A doctor from Cleveland has transplanted a monkey head onto a second monkey body. First, how perfect is it that this happened in Cleveland?! Second, the feat is actually less impressive than it sounds — there were no nerve connections between the head and body, just vascular and respiratory ones. However, keeping the resulting hybrid alive “for some time” is probably a decent first step.

I can understand the criticism of this work on the grounds that it’s unethical. However, the same researcher who makes that criticism says that the proper way to help “the quadriplegic community” (presumably a big “target market” for such a procedure) is to work on spinal nerve regeneration — if we figure out how to regenerate spinal nerves, what’s to stop head transplanters from using those techniques to attempt to join the nerve networks of the head to the new host body?

that dna looks human!
In the “what’s the date on that story?” file, British scientists think they may have found some Yeti fur. No, really, and the date on the story is April 2nd. Personally, I’m waiting for the Nature article before I commit to a position on this one.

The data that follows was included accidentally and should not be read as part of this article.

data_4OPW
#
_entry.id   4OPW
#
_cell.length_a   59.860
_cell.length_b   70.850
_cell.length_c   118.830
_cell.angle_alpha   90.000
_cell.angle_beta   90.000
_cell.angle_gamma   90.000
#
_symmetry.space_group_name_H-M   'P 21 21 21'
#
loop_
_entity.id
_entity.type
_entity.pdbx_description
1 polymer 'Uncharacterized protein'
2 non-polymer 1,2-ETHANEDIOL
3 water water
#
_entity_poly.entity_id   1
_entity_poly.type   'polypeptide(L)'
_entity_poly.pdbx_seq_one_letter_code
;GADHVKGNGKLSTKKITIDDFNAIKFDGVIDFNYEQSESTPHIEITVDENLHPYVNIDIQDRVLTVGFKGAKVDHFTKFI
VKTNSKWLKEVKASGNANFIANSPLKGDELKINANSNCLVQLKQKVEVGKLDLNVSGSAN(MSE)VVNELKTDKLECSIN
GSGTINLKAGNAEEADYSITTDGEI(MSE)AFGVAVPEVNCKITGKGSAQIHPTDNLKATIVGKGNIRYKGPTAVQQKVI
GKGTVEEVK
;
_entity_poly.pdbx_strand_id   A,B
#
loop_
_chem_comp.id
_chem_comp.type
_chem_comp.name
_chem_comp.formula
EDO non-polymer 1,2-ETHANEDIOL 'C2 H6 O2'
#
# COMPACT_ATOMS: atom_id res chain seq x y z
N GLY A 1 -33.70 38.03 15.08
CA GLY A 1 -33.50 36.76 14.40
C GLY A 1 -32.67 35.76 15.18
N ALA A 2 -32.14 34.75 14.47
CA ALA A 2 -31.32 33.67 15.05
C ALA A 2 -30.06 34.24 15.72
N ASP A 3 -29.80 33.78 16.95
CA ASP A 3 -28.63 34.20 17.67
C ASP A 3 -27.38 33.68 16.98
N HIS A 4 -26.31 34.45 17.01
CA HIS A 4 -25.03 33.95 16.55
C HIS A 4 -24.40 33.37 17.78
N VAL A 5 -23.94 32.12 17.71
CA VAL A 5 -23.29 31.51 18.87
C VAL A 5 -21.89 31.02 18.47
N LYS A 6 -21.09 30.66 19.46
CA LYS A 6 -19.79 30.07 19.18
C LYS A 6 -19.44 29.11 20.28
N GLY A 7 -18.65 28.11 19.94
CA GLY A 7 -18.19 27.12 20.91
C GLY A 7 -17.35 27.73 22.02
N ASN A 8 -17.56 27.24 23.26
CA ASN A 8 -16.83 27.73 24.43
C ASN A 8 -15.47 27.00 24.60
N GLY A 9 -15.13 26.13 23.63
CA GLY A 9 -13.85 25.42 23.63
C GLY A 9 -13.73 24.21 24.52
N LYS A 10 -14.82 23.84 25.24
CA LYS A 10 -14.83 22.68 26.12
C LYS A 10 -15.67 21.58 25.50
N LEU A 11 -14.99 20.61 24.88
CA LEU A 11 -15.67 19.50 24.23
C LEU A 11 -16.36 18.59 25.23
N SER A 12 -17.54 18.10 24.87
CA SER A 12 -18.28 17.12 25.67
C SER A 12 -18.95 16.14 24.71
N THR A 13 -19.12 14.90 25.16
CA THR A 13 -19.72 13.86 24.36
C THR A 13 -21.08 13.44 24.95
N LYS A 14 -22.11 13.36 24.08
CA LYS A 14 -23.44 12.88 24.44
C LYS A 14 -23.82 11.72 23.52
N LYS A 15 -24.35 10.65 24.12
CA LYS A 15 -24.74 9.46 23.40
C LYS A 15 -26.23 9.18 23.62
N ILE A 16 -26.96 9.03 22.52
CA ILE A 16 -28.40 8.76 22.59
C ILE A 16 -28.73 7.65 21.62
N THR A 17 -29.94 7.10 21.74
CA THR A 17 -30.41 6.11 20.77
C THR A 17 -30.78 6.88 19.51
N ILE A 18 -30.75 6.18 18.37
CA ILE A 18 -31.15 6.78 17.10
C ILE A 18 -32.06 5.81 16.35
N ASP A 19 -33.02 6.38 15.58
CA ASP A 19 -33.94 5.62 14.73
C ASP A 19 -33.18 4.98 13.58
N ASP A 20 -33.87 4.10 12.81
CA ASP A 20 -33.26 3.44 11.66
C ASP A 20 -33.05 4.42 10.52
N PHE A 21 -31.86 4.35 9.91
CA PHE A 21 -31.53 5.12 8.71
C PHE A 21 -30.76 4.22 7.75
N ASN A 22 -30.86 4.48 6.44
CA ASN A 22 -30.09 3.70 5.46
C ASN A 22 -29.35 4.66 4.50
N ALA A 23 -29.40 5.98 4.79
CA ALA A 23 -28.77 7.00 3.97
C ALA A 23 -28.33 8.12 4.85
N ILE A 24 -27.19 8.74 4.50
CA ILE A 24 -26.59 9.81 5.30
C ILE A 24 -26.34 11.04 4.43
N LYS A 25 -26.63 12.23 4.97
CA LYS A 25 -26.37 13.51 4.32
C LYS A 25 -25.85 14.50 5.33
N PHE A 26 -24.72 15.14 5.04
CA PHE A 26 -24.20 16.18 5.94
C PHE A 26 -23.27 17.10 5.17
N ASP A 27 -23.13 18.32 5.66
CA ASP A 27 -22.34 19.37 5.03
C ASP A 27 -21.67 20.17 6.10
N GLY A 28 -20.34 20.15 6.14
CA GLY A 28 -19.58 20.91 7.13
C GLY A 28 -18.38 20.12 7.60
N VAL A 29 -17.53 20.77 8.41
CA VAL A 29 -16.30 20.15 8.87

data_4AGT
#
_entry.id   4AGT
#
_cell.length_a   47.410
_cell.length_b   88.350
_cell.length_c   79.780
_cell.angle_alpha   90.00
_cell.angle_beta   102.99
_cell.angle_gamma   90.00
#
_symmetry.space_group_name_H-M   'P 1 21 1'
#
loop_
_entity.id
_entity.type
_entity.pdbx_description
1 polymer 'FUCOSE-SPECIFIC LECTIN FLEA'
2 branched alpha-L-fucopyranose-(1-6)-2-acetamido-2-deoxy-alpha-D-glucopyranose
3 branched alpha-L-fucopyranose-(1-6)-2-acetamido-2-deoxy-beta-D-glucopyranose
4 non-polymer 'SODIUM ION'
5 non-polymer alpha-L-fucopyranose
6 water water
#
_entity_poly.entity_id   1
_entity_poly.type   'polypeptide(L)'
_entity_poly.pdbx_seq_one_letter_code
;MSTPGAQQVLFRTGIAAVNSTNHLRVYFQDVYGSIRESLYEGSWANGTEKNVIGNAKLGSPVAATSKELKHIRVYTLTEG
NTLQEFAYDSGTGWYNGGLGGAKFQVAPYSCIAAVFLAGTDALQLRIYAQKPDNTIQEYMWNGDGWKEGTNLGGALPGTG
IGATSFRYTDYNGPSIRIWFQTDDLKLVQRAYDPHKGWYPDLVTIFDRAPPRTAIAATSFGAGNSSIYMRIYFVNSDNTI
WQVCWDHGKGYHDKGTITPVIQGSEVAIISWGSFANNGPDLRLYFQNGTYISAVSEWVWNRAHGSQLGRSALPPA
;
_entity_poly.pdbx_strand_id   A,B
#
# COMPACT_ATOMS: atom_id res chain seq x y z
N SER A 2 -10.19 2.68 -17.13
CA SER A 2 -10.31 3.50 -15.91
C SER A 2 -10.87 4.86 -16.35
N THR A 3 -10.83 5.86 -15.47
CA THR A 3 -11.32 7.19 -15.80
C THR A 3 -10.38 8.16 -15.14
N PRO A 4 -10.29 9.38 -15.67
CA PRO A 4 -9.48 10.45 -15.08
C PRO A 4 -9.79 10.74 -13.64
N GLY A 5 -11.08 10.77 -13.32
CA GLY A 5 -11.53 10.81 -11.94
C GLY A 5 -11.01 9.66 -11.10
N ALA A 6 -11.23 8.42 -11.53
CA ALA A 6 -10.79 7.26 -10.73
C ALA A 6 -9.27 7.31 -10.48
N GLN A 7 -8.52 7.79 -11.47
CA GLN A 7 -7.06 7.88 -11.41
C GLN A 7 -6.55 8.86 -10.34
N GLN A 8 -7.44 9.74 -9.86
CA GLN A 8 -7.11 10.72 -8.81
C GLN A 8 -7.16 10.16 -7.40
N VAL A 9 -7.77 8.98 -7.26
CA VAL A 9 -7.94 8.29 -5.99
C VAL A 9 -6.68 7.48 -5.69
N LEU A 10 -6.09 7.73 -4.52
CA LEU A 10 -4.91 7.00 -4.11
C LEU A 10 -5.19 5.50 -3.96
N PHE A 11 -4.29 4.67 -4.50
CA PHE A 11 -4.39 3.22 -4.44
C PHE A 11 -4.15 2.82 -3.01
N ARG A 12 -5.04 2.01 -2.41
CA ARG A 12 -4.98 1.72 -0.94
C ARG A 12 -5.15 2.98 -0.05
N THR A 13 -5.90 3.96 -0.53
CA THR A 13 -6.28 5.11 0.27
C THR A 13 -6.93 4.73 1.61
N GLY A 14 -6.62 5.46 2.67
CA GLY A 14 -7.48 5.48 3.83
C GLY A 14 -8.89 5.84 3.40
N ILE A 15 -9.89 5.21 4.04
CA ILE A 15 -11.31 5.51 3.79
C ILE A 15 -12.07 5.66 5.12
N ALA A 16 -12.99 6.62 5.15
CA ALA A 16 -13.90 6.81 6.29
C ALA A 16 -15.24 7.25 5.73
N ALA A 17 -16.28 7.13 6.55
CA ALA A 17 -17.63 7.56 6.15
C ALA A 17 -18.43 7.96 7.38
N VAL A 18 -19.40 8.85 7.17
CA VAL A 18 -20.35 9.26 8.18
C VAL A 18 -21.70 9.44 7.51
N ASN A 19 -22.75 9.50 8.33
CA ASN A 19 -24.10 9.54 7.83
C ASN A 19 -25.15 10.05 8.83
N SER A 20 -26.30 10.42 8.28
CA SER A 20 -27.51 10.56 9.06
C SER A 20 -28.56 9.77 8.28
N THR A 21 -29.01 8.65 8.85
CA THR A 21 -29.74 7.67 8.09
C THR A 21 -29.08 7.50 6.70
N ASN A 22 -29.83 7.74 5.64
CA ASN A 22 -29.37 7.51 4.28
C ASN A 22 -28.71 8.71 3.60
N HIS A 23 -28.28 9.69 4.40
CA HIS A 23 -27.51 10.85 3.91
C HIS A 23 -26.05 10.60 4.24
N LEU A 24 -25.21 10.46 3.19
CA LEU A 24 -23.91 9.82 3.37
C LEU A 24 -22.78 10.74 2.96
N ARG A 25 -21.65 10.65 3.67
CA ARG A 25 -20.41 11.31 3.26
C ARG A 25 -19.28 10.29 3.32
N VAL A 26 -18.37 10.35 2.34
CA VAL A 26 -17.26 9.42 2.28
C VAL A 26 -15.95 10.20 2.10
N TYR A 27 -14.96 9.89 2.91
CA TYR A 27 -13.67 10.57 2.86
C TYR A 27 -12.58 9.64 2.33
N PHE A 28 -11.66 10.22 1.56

Initially, I thought The Hacker’s Diet was a joke, mostly because of the subtitle: “How to lose weight and hair through stress and poor nutrition”. Poking around a bit, it looks serious:

I’m an engineer by training, a computer programmer by avocation, and an businessman through lack of alternatives. From grade school in the 1950’s until 1988 I was fat—anywhere from 30 to 80 pounds overweight. This is a diet book by somebody who spent most of his life fat.
The absurdity of my situation finally struck home in 1987. “Look,” I said to myself, “you founded one of the five biggest software companies in the world, Autodesk. You wrote large pieces of AutoCAD, the world standard for computer aided design. You’ve made in excess of fifty million dollars without dropping dead, going crazy, or winding up in jail. You’ve succeeded at some pretty difficult things, and you can’t control your flippin’ weight?”
Through all the years of struggling with my weight, the fad diets, the tedious and depressing history most fat people share, I had never, even once, approached controlling my weight the way I’d work on any other problem: a malfunctioning circuit, a buggy program, an ineffective department in my company.